Without doubt football (that is, soccer) is the most popular sport in Africa. Indeed, football is probably the most popular sport in every African country, although rugby and cricket are also very popular in South Africa.
Football was introduced into Africa more than 100 years ago by the British, Belgian, French, and Portuguese colonialists. Football is also the most popular sport in most of Europe, so it is not surprising that European colonists introduced football in their colonies. Football can be a very exciting game, but part of its popularity in Africa is a result of its accessibility. That is, unlike many team sports, it does not take much money or great resources to play football. All you need is a somewhat flat field cleared of rocks, four poles (or just four rocks) to serve as goal-posts and a ball (even a homemade ball made of local materials will do). Football is accessible because it can be played almost anywhere in Africa, and by almost any healthy young person.
Beginning more than 50 years ago football clubs began to be formed in many African cities. These clubs were most often sponsored by large companies or businesses, or in some cases by government departments. So, for example, it was not unusual in larger cities for the police force, army, and railroads, to sponsor football clubs that would compete against each other and against clubs sponsored by large businesses. It was from these clubs that the best players were selected to become members of a national team.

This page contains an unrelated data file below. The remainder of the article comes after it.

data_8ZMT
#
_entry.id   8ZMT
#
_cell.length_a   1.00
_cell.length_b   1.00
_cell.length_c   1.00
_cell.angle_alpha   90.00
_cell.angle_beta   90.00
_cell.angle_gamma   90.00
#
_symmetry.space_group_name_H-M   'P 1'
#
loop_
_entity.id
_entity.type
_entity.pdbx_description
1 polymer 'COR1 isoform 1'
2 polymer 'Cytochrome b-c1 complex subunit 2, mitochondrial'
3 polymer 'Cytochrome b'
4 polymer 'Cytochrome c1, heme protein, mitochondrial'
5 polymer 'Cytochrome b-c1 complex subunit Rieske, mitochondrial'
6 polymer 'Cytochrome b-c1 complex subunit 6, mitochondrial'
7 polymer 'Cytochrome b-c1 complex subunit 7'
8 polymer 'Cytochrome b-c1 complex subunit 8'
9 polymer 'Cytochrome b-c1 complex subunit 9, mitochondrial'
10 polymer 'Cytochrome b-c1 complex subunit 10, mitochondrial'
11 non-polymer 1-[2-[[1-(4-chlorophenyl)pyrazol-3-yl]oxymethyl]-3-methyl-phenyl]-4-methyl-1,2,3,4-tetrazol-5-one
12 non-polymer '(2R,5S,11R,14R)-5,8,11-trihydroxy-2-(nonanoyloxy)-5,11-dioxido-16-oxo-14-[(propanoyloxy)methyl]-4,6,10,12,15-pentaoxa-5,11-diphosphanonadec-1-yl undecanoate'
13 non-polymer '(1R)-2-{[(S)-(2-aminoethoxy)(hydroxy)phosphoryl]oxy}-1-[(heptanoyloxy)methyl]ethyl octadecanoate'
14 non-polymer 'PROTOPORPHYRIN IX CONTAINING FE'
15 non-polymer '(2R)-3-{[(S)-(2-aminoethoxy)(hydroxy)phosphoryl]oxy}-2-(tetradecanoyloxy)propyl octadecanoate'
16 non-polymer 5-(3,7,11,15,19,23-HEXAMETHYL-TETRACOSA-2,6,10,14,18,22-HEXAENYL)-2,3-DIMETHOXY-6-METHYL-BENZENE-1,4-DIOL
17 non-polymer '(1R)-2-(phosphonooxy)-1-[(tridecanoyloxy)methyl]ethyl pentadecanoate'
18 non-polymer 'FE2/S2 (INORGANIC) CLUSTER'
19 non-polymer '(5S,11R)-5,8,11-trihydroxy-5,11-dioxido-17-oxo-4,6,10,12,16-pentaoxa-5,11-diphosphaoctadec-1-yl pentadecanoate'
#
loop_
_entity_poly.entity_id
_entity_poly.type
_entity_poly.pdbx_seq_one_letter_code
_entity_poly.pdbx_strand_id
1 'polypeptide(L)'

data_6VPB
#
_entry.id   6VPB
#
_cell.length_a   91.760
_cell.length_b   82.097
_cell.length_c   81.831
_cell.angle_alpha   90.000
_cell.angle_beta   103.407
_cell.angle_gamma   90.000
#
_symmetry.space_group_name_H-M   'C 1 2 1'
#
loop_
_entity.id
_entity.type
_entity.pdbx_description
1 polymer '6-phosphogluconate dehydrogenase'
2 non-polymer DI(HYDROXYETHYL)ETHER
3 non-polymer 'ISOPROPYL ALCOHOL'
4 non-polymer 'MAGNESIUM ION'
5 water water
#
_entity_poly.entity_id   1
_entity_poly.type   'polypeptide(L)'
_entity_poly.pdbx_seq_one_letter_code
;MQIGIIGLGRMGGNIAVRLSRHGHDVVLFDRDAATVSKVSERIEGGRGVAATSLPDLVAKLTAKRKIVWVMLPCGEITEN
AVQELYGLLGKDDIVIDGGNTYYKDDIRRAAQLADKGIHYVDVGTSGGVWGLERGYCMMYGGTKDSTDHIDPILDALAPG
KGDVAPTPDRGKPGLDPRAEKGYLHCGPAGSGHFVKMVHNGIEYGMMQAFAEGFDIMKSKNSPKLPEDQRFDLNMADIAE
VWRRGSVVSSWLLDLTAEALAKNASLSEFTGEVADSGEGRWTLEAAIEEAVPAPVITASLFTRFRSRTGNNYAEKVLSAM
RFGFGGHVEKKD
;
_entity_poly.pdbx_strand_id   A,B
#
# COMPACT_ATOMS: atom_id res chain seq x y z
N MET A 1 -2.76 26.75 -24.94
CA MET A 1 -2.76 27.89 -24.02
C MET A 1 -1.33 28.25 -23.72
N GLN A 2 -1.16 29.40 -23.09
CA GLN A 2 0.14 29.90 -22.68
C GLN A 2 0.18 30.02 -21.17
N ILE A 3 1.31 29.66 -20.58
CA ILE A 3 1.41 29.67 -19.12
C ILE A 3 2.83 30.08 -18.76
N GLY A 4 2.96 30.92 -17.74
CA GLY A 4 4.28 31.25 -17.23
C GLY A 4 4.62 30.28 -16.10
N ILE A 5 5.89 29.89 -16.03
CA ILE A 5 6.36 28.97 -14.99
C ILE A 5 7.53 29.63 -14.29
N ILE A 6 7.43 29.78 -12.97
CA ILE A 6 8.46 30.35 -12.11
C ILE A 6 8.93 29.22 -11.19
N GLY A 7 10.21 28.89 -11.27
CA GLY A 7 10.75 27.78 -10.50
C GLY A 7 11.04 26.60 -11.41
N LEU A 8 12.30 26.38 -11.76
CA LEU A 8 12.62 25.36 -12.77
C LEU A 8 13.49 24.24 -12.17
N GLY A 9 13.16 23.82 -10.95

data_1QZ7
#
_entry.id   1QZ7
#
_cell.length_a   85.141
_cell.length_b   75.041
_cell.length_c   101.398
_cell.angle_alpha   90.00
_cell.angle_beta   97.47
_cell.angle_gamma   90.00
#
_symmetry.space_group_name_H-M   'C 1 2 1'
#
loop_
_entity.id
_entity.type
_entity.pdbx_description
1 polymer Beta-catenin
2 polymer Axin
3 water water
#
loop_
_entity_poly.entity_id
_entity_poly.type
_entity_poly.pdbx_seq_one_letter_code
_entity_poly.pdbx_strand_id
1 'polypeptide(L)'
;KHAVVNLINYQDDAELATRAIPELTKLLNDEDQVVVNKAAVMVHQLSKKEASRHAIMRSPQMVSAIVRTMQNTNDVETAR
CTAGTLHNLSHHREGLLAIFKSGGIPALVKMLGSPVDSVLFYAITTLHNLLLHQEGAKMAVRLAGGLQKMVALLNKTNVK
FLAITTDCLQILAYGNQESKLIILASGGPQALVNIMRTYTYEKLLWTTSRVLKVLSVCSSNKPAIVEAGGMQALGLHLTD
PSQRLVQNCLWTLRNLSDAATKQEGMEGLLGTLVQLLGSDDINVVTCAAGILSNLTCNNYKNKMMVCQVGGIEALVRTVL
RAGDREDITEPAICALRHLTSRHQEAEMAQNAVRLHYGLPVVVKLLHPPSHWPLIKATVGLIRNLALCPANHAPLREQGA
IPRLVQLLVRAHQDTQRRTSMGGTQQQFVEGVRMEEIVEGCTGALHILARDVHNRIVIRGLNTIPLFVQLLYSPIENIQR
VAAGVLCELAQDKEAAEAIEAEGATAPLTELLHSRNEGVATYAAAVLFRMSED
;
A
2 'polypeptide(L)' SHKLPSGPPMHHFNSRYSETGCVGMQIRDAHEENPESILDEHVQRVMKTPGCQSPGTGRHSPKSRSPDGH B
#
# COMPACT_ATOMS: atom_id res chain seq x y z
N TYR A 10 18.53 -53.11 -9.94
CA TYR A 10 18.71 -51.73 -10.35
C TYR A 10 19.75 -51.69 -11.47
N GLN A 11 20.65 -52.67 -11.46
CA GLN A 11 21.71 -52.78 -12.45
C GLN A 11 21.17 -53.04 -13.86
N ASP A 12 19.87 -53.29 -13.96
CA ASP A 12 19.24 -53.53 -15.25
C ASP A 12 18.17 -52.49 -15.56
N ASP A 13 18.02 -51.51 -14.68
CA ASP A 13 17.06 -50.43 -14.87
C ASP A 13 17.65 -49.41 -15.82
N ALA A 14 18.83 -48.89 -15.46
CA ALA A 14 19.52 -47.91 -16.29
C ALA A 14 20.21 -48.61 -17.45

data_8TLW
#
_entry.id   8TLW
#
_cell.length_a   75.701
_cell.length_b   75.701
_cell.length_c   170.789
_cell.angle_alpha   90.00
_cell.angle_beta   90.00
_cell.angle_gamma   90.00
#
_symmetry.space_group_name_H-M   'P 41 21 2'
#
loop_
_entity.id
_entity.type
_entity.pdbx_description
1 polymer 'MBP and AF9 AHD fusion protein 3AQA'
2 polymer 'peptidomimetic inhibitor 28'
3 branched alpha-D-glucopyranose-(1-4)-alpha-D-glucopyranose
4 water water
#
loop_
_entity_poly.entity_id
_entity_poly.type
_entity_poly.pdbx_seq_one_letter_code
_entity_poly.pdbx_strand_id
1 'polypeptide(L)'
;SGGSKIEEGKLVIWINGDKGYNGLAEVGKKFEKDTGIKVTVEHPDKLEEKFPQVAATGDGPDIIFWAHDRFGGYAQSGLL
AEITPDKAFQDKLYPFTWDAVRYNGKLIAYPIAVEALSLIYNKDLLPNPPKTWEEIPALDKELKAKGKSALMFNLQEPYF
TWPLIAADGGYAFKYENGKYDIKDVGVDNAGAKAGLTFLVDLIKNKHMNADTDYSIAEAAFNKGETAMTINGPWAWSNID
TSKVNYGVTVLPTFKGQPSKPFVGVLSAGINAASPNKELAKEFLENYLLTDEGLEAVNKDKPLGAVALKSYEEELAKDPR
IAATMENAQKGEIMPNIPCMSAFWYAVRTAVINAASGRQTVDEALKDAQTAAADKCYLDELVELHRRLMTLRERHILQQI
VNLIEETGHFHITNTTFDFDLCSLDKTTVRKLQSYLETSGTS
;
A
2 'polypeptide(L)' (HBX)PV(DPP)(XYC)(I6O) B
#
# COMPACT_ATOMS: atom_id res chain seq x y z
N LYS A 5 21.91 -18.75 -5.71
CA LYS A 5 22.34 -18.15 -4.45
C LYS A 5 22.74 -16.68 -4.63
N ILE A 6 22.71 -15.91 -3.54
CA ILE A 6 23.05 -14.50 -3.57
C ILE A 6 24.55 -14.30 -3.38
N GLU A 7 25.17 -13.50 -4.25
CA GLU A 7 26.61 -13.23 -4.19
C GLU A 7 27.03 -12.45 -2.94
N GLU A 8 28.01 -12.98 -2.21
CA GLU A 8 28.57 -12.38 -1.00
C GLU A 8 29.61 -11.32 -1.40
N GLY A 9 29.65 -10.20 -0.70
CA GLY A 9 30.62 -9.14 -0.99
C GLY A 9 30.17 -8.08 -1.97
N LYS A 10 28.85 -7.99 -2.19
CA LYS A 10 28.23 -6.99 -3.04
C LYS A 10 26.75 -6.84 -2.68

Club football expanded with the coming of independence in many African countries in the 1960s. Some African countries were able to form an entire league of football clubs that competed over a long season to be crowned the league champion in their country. Each year the national champion teams from all over Africa compete for the African Club Champions Cup.
You may wonder about varsity football teams in Africa. Varsity sports are very important in countries such as South Africa and Zimbabwe, but in many African countries schools simply cannot afford to sponsor varsity teams. Schools cannot afford the equipment, uniforms, or transportation essential for inter-varsity sports. However, if you visit schools in rural or urban areas in almost any African country you will almost certainly find students playing football during recess periods and after school.
In the past few decades, African football teams and players have gained a solid international reputation. Today, more than 100 footballers from all over Africa play on first division professional soccer teams in Europe, South America and in the United States. Beginning in 1970 the continent of Africa was given one guaranteed place in the World Cup championships. Based on the great improvement in African football, by 1986 Africa was awarded two places, by 1998 Africa had four guaranteed places, and in May 2002 at the World Cup tournament hosted by South Korea and Japan the continent of Africa as represented by five teams: Cameroon, Nigeria, Senegal, South Africa, and Tunisia. Only Europe and South America had more national teams represented at the World Cup than Africa! This is a clear testimony to the international importance of African football!